Professor Alex Frino
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The NSW Budget will make it easier for first homebuyers to buy a house in the Illawarra: Truth or fiction? 

By Alex Frino, Professor of Economics, University of Wollongong. 

We often hear that houses are getting less and less affordable, making it harder for young people to own one. But does this really apply to the Illawarra, or is this just a big city problem?

According to the most recent data, the median value of a house in the Illawarra is around $650,000 compared to $410,000 five years ago – a rise of 59 percent over the last five years or a staggering 12 percent per annum.

It is great news for anyone who owns a house, because your house, probably the largest part of your wealth, is making you 12 percent richer per year! This beats the hell out of that high interest-bearing savings account at the local bank that promises a measly 2.5 percent per year.

But one person’s meat is another’s poison. And this is true of rising house prices for young Illawarra families looking to buy their first home. While the latest statistics tell us house prices have risen 59 percent over the last five years, they also tell us that average weekly full-time earnings have risen a pathetic 12 percent over the same period - from about $1400 per week to around $1600 per week.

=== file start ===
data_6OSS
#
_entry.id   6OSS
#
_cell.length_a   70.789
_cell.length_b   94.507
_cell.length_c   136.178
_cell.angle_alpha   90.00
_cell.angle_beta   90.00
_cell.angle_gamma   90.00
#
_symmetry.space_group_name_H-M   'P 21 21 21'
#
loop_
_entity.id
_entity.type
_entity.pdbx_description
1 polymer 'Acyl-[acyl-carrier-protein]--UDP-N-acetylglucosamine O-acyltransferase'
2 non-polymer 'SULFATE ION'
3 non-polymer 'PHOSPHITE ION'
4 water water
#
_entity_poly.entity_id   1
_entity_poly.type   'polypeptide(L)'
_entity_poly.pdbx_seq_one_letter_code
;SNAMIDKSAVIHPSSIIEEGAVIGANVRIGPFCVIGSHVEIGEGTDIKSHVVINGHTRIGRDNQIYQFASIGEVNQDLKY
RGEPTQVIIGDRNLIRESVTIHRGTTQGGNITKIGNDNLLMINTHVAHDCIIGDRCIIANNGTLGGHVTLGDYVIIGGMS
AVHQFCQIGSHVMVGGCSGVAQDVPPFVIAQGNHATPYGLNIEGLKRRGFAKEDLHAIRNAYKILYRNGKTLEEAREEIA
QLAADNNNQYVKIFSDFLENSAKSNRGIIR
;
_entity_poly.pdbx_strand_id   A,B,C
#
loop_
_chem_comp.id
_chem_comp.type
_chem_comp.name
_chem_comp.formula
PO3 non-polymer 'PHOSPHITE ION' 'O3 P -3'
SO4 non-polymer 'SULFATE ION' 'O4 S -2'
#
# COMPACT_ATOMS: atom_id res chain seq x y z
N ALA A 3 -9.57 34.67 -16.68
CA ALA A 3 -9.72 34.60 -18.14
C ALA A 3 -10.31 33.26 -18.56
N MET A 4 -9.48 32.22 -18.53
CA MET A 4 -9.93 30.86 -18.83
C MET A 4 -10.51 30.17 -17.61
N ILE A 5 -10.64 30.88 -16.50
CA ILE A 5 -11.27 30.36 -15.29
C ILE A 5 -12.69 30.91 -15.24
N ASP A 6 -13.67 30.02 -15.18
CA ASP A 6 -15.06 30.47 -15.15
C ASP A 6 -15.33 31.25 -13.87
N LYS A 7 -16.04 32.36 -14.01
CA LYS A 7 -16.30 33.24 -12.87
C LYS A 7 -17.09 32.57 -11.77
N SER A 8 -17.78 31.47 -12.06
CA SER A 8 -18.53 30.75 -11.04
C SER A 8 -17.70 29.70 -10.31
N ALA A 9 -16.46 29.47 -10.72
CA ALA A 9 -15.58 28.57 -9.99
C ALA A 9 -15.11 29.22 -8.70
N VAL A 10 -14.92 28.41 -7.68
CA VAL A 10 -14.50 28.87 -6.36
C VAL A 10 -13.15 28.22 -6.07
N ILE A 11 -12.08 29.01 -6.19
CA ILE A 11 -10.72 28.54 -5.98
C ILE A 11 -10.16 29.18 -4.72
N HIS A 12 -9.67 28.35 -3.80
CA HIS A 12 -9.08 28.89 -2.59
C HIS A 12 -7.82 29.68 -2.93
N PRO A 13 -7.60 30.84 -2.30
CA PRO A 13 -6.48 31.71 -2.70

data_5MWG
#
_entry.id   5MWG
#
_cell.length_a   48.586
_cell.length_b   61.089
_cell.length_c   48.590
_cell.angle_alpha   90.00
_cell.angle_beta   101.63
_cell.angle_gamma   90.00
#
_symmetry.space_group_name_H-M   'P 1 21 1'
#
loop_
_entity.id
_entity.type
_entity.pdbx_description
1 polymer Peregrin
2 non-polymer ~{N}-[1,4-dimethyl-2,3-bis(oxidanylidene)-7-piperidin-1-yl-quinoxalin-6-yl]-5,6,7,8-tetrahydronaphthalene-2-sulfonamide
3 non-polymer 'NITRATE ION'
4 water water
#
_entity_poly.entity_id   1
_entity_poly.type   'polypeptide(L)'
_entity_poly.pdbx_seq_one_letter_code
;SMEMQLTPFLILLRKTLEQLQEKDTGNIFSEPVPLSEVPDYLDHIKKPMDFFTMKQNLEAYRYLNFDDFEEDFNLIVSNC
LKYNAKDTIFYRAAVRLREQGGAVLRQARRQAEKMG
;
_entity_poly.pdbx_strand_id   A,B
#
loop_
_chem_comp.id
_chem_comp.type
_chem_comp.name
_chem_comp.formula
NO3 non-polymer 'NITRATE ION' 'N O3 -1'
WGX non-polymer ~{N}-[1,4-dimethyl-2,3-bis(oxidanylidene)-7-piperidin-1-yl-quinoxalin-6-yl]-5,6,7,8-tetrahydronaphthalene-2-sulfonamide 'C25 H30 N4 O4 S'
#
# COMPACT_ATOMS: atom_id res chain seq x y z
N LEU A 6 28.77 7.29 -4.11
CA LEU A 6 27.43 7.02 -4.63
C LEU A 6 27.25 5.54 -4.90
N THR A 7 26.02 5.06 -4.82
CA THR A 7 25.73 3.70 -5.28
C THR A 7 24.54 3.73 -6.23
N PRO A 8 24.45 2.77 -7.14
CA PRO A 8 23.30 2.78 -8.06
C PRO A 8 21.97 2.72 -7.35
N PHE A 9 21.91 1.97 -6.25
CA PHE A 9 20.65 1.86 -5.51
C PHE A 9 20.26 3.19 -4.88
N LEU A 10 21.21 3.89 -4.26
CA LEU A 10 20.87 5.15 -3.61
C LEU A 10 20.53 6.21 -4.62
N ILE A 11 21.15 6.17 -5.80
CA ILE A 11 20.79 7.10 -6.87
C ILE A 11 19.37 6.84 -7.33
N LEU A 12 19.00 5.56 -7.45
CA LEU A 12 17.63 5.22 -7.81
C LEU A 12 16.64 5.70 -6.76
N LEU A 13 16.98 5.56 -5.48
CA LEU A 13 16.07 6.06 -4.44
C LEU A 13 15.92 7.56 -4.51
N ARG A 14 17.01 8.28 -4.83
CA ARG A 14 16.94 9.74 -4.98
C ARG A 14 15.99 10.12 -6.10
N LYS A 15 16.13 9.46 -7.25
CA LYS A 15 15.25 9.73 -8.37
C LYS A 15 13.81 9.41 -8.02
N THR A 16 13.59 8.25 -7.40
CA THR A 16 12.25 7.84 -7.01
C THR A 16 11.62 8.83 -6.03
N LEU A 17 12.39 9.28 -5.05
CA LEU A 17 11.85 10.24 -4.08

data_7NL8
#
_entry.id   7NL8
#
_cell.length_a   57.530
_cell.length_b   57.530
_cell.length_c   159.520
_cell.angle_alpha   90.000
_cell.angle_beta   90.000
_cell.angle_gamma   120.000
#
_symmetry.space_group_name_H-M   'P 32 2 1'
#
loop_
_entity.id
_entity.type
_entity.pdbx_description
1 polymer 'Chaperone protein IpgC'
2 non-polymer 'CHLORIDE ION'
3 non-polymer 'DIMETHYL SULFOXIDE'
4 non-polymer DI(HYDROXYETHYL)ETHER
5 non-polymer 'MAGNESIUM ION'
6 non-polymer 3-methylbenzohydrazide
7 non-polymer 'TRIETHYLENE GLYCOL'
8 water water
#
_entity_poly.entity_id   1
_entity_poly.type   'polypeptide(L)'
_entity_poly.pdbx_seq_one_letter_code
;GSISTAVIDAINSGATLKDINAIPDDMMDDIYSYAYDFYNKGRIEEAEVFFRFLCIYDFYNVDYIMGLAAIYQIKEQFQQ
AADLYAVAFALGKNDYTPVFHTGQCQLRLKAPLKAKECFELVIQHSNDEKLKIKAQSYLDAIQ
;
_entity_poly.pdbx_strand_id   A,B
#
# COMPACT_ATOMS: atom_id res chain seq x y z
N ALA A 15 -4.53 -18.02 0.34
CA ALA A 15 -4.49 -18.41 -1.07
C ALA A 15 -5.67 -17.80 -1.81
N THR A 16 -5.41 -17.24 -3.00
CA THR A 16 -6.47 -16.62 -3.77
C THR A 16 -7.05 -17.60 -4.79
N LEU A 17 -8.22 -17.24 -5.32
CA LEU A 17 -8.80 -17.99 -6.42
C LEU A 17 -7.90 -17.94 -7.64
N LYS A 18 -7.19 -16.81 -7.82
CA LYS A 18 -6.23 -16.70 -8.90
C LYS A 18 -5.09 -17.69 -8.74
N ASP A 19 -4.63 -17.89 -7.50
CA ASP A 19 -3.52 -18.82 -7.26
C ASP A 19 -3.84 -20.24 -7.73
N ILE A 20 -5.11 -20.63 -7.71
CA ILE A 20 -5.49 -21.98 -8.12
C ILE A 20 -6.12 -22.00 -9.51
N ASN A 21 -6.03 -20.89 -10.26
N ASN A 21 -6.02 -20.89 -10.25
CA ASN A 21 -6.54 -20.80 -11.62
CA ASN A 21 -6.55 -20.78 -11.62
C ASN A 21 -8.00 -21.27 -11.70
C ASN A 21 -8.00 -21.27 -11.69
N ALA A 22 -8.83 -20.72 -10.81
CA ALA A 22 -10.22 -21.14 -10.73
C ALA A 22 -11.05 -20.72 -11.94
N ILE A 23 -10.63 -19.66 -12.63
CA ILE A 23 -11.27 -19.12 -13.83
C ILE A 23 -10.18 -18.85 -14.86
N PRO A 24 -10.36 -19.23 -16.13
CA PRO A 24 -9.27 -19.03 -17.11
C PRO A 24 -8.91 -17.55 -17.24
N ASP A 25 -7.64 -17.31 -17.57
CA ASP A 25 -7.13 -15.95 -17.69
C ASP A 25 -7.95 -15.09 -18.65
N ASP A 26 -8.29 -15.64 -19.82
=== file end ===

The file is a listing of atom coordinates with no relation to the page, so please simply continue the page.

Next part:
This means that the ability of the typical Illawarra resident to borrow money to buy a house has fallen behind dramatically. It reminds me of that hit single in the 70’s by Max Merrit and the Meteors: “Slipping away from me”.

In response, the NSW government has decided to provide “relief” from the home affordability problem by dropping stamp duty for new home buyers. So, first home buyers no longer need to add $25,000 of stamp duty costs to the money they need to borrow to purchase a $650,000 home.

The government says dropping stamp duty means that the typical first home buyer will need to borrow $25,000 less and only fork out $650,000 to buy their house. So, presto, the price of buying the typical lllawarra house is $25,000 more affordable. But will it be?

The problem with this “magic” is that it ignores basic economics: that the purchase of every house involves a contest amongst bidders, where the highest bidder gets the prize – the house.

In this contest at least one bidder (the first time buyer) can now borrow and bid $25,000 more, which means that the price of house could simply sell for $25,000 more – and the first time buyer still needs to borrow $675,000 to buy it.

So the house is not really more affordable by $25,000 – nothing has changed really. Worse, houses are now more expensive for everyone, and the problem is compounded for those who outbid first home buyers in buying a house and then need to pay stamp duty as well.

So, returning to the original question I posed. Stamp duty exemptions provided in the State Budget will make buying a house more affordable for new home buyers. Fact or fiction?

The correct answer is fiction, I am afraid. It achieves nothing.

Posted in Business and Economy
Tagged: Economics